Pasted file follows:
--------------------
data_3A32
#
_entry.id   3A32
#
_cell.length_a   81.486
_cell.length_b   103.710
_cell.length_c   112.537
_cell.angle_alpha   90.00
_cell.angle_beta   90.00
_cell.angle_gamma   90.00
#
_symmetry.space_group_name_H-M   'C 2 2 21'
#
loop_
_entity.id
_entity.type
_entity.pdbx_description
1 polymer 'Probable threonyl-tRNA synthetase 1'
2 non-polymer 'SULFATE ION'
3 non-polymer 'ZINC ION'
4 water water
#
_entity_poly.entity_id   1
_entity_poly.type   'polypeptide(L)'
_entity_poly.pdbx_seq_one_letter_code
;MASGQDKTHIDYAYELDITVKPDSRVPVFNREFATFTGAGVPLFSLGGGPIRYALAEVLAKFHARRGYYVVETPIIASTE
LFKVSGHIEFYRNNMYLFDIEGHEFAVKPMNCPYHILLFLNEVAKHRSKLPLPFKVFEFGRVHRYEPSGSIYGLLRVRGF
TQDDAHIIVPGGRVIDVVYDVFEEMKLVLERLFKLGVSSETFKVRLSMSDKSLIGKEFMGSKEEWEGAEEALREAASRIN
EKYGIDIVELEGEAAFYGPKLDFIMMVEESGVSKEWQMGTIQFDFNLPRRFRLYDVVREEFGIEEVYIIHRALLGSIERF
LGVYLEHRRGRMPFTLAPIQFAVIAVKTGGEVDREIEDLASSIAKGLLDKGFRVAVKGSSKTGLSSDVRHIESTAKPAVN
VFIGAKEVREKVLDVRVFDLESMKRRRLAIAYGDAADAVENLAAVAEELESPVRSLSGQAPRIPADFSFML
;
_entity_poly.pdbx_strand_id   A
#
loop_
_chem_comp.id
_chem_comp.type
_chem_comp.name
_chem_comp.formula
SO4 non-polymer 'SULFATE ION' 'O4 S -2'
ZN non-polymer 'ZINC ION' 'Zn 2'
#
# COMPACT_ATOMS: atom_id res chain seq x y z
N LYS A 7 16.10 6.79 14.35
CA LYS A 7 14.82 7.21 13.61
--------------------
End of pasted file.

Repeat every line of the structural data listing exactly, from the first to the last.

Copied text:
data_3A32
#
_entry.id   3A32
#
_cell.length_a   81.486
_cell.length_b   103.710
_cell.length_c   112.537
_cell.angle_alpha   90.00
_cell.angle_beta   90.00
_cell.angle_gamma   90.00
#
_symmetry.space_group_name_H-M   'C 2 2 21'
#
loop_
_entity.id
_entity.type
_entity.pdbx_description
1 polymer 'Probable threonyl-tRNA synthetase 1'
2 non-polymer 'SULFATE ION'
3 non-polymer 'ZINC ION'
4 water water
#
_entity_poly.entity_id   1
_entity_poly.type   'polypeptide(L)'
_entity_poly.pdbx_seq_one_letter_code
;MASGQDKTHIDYAYELDITVKPDSRVPVFNREFATFTGAGVPLFSLGGGPIRYALAEVLAKFHARRGYYVVETPIIASTE
LFKVSGHIEFYRNNMYLFDIEGHEFAVKPMNCPYHILLFLNEVAKHRSKLPLPFKVFEFGRVHRYEPSGSIYGLLRVRGF
TQDDAHIIVPGGRVIDVVYDVFEEMKLVLERLFKLGVSSETFKVRLSMSDKSLIGKEFMGSKEEWEGAEEALREAASRIN
EKYGIDIVELEGEAAFYGPKLDFIMMVEESGVSKEWQMGTIQFDFNLPRRFRLYDVVREEFGIEEVYIIHRALLGSIERF
LGVYLEHRRGRMPFTLAPIQFAVIAVKTGGEVDREIEDLASSIAKGLLDKGFRVAVKGSSKTGLSSDVRHIESTAKPAVN
VFIGAKEVREKVLDVRVFDLESMKRRRLAIAYGDAADAVENLAAVAEELESPVRSLSGQAPRIPADFSFML
;
_entity_poly.pdbx_strand_id   A
#
loop_
_chem_comp.id
_chem_comp.type
_chem_comp.name
_chem_comp.formula
SO4 non-polymer 'SULFATE ION' 'O4 S -2'
ZN non-polymer 'ZINC ION' 'Zn 2'
#
# COMPACT_ATOMS: atom_id res chain seq x y z
N LYS A 7 16.10 6.79 14.35
CA LYS A 7 14.82 7.21 13.61